Divorce proceedings can be complex, especially when it comes to dividing assets acquired during the marriage.
In Texas, the concept of community property governs the division of assets between spouses. However, when it comes to inheritance, the rules may differ.
Understanding community property
Community property refers to assets acquired by either spouse during the marriage. This typically includes income earned, property purchased and debts incurred during the marriage. Both spouses have equal ownership rights to these assets, regardless of who acquired them.
Inheritance and separate property
Inheritances are generally not considered community property in Texas divorces. Instead, they are typically classified as separate property. Separate property includes assets acquired by one spouse before the marriage, gifts received individually and inheritances. If the inheritance gets commingled with community property, it may lose its separate property status.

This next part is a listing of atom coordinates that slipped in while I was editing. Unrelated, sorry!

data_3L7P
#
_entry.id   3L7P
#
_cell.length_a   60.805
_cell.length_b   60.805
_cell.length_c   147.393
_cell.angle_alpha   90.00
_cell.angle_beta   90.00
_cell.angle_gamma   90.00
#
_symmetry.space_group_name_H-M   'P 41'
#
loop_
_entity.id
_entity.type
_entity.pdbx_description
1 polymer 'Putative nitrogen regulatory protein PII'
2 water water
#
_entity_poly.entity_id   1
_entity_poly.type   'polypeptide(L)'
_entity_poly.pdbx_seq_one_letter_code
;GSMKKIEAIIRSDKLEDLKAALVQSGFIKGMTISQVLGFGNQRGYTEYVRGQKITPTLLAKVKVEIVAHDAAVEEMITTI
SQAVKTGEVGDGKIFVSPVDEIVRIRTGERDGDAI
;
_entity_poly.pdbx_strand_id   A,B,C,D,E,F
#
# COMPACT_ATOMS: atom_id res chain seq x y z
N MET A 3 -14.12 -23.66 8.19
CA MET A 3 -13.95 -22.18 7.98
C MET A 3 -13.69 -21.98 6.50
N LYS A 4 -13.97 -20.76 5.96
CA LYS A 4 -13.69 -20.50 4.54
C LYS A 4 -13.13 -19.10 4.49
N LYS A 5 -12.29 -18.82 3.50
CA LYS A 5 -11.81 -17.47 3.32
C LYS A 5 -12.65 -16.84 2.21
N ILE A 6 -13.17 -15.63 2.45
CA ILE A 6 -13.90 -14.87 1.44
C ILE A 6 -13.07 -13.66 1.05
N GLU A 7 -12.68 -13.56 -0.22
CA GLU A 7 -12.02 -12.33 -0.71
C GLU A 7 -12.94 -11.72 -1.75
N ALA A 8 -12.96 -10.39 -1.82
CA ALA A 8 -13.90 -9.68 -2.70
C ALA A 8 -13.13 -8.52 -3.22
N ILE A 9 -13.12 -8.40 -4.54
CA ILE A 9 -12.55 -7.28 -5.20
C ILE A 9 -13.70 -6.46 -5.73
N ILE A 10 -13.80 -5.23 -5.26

Maintaining separate property
To ensure that an inheritance remains separate property during a divorce, a spouse can take certain precautions. Keeping inherited funds in a separate account, refraining from mingling them with marital funds and avoiding using them for joint expenses can help maintain their separate status.
Maintaining thorough records and documentation regarding the inheritance can also help establish its separate property status. This may include wills, trust documents or other legal instruments that clearly indicate the sole nature of the inheritance.
Even with a low divorce rate of 1.4 divorces per 1,000 population in 2021, many Texas couples seek to dissolve their marriage. Clarity regarding finances, including inheritances, can help individuals navigate divorce proceedings more effectively.